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Understanding the dynamics of implementation Global Implementation Conference 2013 Washington DC

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Understanding the dynamics of implementation Global Implementation Conference 2013 Washington DC

  1. 1. Conceptualizing the dynamics of implementation: what’s missing, what’s not? Carl May
  2. 2. 2
  3. 3. • This presentation sums up a ten year program of empirical and theory-building research on on systems implementation in healthcare: studies in UK, US, Australia • Research leading to this presentation was supported by the Economic and Social Research Council Grants RES 000270084,189250003 & 062233274 .
  4. 4. There is nothing so practical as a good theory Kurt Lewin 4
  5. 5. What is implemented? – may be intended to change behaviour and its intended outcomes (e.g. strategies for making ‘expert patients’; or using telemedicine systems) – may be intended to change expertise and actions (e.g. devices; or decision-making tools and clinical guidelines) – may be intended to change the procedures enacted to achieve goals. (e.g. electronic health records, ordering systems)
  6. 6. What is implementation? • Implementation includes any deliberately initiated attempt to introduce new, or modify existing, patterns of collective action in health care or some other formal organizational setting. • Deliberate initiation means that an intervention is: institutionally sanctioned; formally defined; consciously planned; and intended to lead to a changed outcome. • Participants may seek to modify the ways that people think, act and organize themselves in health care, or they may seek to initiate a process with the intention of creating a new outcome.
  7. 7. 7 Why develop new theory?
  8. 8. More than 60 theories, models, and frameworks relevant to implementation are available to practitioners and researchers (Tabak et al, 2012) 8 Heavy emphasis on attributes of organizations and policy environments (inner and outer contexts), reflects influence of diffusion models. Heavy emphasis on individual differences (attitudes and intentions), reflects influence of psychological individualism.
  9. 9. Why build new theory? • robust social science theories already explain – individual differences in attitudes to new technologies and practices (e.g. Theory of Planned Behavior) – the flow of innovations through social networks (e.g. Diffusion of Innovations Theory and related frameworks). – reciprocal relations between people and things (e.g. Actor Network Theory) • Peculiar absence of a theory of implementation, embedding and integration: an implementation theory shaped hole in implementation science.
  10. 10. My aim: to build a robust and empirically grounded theoretical framework for understanding the implementation of complex interventions and identifying the factors that promote and inhibit their embedding and integration in practice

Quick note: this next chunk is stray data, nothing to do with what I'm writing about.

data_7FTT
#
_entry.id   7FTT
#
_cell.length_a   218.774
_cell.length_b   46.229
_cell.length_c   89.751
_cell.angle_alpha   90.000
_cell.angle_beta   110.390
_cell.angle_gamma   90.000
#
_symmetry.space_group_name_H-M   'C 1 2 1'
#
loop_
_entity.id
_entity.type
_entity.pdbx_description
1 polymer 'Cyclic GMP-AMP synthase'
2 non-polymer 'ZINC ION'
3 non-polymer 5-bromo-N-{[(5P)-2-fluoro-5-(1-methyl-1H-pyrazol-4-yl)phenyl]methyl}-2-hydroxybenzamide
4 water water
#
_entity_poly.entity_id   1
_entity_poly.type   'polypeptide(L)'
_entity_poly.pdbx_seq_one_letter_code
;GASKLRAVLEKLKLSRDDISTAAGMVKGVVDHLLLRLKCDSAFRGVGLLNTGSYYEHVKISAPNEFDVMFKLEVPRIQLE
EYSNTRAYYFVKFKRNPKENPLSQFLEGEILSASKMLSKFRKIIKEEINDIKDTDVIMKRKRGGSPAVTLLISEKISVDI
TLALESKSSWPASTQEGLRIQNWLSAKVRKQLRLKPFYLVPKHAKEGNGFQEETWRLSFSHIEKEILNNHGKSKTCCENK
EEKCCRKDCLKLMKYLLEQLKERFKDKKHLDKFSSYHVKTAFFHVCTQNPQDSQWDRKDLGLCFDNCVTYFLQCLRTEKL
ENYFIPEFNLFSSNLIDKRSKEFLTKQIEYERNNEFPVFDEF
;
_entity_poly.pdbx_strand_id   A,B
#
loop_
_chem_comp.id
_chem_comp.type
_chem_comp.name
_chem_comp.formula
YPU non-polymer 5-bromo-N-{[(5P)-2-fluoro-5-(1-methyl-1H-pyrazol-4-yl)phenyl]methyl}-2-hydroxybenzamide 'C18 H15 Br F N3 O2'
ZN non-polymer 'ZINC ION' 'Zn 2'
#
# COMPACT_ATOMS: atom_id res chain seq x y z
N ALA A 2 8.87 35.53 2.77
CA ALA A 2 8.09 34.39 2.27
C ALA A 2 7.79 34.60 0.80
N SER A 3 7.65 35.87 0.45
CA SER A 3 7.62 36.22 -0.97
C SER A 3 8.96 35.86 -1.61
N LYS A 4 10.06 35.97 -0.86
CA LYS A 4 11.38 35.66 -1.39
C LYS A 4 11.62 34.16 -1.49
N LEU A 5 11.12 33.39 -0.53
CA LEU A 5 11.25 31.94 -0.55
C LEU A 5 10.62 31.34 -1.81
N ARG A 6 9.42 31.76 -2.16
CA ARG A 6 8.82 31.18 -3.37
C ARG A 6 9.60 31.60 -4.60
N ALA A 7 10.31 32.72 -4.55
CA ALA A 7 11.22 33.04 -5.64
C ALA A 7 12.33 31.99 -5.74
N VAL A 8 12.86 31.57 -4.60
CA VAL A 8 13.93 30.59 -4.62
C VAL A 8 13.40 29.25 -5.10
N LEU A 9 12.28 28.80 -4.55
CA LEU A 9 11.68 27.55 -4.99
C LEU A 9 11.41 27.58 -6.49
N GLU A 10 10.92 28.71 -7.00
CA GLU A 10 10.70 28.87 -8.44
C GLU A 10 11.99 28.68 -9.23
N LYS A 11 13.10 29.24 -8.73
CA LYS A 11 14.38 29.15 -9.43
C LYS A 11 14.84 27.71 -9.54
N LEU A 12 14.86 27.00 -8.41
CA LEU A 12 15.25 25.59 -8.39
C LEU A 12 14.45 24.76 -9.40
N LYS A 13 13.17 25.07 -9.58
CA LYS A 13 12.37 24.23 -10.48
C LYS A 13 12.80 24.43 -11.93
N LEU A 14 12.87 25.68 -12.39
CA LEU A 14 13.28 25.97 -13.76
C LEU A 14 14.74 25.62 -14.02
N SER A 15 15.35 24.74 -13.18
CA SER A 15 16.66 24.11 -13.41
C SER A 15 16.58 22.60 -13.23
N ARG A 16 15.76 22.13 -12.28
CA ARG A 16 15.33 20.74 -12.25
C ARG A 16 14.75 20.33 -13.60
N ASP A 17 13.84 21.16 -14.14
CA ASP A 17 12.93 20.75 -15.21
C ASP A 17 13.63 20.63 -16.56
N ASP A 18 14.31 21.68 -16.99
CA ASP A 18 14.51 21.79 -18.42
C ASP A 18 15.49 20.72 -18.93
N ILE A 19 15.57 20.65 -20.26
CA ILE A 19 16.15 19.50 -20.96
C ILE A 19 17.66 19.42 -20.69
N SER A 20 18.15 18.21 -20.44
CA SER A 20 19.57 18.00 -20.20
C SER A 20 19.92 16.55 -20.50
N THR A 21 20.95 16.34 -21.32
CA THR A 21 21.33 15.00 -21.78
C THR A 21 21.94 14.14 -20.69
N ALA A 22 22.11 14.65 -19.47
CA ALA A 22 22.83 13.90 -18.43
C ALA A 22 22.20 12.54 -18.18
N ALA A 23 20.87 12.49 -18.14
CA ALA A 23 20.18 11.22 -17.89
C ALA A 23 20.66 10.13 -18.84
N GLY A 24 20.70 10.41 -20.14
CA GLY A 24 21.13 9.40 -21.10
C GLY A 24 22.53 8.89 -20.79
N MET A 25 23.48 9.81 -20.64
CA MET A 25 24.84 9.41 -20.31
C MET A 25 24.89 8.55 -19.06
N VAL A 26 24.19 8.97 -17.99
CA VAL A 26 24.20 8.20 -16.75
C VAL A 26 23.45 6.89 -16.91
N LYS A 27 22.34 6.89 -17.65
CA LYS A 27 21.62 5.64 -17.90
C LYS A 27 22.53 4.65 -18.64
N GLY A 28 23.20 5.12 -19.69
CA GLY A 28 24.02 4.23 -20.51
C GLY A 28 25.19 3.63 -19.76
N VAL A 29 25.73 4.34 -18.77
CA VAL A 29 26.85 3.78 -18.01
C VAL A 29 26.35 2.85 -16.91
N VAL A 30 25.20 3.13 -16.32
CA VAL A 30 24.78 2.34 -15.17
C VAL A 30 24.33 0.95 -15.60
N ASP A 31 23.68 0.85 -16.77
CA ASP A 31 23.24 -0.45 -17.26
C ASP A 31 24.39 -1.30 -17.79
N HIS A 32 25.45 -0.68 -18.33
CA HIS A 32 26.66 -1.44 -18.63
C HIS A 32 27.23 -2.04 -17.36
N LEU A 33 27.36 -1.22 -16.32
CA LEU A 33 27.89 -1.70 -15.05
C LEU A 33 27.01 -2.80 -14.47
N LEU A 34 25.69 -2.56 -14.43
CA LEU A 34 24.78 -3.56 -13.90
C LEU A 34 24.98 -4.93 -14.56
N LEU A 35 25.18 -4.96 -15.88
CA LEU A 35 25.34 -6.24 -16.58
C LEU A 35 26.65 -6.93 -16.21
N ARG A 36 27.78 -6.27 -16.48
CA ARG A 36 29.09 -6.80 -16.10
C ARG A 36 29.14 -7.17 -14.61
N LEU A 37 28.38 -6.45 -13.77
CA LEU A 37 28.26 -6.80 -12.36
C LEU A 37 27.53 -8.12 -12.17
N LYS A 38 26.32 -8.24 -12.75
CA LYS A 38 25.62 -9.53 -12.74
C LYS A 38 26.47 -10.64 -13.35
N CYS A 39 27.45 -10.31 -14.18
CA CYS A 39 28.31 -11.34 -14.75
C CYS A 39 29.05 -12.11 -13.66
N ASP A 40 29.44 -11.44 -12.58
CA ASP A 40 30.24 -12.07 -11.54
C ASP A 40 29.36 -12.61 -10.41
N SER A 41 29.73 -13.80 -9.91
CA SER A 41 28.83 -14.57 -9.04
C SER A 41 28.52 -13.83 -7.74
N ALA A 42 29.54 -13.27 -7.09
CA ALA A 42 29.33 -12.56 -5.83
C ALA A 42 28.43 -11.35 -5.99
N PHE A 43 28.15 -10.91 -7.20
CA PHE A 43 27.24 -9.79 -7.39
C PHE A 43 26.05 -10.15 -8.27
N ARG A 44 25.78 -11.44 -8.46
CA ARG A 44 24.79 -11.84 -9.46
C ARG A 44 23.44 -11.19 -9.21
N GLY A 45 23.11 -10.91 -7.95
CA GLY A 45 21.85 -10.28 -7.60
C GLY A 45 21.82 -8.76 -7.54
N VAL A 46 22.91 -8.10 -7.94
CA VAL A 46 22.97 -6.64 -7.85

11. 11. definition of normalization: the routine embedding of a classification, artifact, technique or organizational practice in everyday life
  12. 12. 12 RQ: Why so difficult to implement new practice? Theory Development RQ: Collective action in service provision Process intervention studies Toolkits for thinking through implementation RQ: Understanding individual experiences of service provision Minimally Disruptive Healthcare Burden of Treatment studies Objects: Routine incorporation in practice (May, 2006) Agency: Implementation and embedding (May & Finch 2009) Objects + Agency + Contexts (May, 2013) Multiple studies: concept of Normalization (May et al, 2003) Theory-building links Empirical Research with Usable Practice Tools and Rational Policy Objectives
  13. 13. First iteration: (May, 2006): characterizes how users interact with interventions – characterizes capability Interactional workability: how a complex intervention is practically operationalized by the people using it Skill-set workability: the distribution and conduct of work associated with a complex intervention in a division of labour Relational integration: how knowledge and work about a complex intervention is mediated and understood within networks. Contextual integration: the realization of resources of a complex intervention within an organizational domain.
  14. 14. Second iteration (May & Finch, 2009): characterizes how social mechanisms focus agentic investments – characterizes agentic contribution Coherence: defines and organizes the components of a complex intervention Collective Action: defines and organizes the enacting of a complex intervention Cognitive Participation: defines and organizes the people implicated in a complex intervention Reflexive Monitoring: defines and organizes assessment of the outcomes of a complex intervention
  15. 15. Third iteration (May 2013): characterizes relationships between capability, contribution and context 17 Capacity: social structural resources (norms, roles) available to agents Contribution: agency expressed through coherence; participation; action; monitoring Potential: social cognitive resources (intentions, commitments) available to agents Capability: workability and integration of the implementation object
  16. 16. Hierarchy of constructs 18 Implementation Theory Capability Agentic Contribution Coherence Cognitive Participation Collective Action Interactional Workability Relational Integration Skill Set Workability Contextual Integration Reflexive Monitoring Agentic Potential Capacity
  17. 17. 20